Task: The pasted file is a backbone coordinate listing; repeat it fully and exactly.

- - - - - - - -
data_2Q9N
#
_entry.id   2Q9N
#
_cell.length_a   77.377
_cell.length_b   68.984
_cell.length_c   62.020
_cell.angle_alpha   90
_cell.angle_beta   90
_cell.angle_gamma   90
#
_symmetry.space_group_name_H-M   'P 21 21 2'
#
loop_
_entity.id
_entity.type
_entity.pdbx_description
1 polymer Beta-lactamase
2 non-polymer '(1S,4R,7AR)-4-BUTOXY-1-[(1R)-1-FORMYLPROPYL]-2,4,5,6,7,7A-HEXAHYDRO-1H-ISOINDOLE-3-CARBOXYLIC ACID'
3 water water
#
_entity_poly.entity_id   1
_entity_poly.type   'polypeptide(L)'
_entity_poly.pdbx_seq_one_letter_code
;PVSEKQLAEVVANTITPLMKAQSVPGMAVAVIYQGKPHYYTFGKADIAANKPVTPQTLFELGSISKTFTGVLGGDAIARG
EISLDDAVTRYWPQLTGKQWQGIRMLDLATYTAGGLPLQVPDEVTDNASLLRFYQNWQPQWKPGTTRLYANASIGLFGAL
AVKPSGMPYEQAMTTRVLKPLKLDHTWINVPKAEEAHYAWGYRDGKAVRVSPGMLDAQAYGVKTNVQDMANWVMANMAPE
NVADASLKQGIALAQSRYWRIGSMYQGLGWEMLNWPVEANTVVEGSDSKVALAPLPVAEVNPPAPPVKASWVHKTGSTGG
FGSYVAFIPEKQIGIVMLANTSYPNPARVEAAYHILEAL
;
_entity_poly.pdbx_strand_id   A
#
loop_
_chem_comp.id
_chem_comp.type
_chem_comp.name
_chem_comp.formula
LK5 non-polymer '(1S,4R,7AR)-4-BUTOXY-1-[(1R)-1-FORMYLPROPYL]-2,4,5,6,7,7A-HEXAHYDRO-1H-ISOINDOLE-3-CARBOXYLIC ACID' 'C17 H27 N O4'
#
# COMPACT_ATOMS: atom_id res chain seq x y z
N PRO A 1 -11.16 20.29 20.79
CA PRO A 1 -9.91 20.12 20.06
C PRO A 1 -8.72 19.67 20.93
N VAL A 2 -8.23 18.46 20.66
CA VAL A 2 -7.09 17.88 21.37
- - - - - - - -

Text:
data_2Q9N
#
_entry.id   2Q9N
#
_cell.length_a   77.377
_cell.length_b   68.984
_cell.length_c   62.020
_cell.angle_alpha   90
_cell.angle_beta   90
_cell.angle_gamma   90
#
_symmetry.space_group_name_H-M   'P 21 21 2'
#
loop_
_entity.id
_entity.type
_entity.pdbx_description
1 polymer Beta-lactamase
2 non-polymer '(1S,4R,7AR)-4-BUTOXY-1-[(1R)-1-FORMYLPROPYL]-2,4,5,6,7,7A-HEXAHYDRO-1H-ISOINDOLE-3-CARBOXYLIC ACID'
3 water water
#
_entity_poly.entity_id   1
_entity_poly.type   'polypeptide(L)'
_entity_poly.pdbx_seq_one_letter_code
;PVSEKQLAEVVANTITPLMKAQSVPGMAVAVIYQGKPHYYTFGKADIAANKPVTPQTLFELGSISKTFTGVLGGDAIARG
EISLDDAVTRYWPQLTGKQWQGIRMLDLATYTAGGLPLQVPDEVTDNASLLRFYQNWQPQWKPGTTRLYANASIGLFGAL
AVKPSGMPYEQAMTTRVLKPLKLDHTWINVPKAEEAHYAWGYRDGKAVRVSPGMLDAQAYGVKTNVQDMANWVMANMAPE
NVADASLKQGIALAQSRYWRIGSMYQGLGWEMLNWPVEANTVVEGSDSKVALAPLPVAEVNPPAPPVKASWVHKTGSTGG
FGSYVAFIPEKQIGIVMLANTSYPNPARVEAAYHILEAL
;
_entity_poly.pdbx_strand_id   A
#
loop_
_chem_comp.id
_chem_comp.type
_chem_comp.name
_chem_comp.formula
LK5 non-polymer '(1S,4R,7AR)-4-BUTOXY-1-[(1R)-1-FORMYLPROPYL]-2,4,5,6,7,7A-HEXAHYDRO-1H-ISOINDOLE-3-CARBOXYLIC ACID' 'C17 H27 N O4'
#
# COMPACT_ATOMS: atom_id res chain seq x y z
N PRO A 1 -11.16 20.29 20.79
CA PRO A 1 -9.91 20.12 20.06
C PRO A 1 -8.72 19.67 20.93
N VAL A 2 -8.23 18.46 20.66
CA VAL A 2 -7.09 17.88 21.37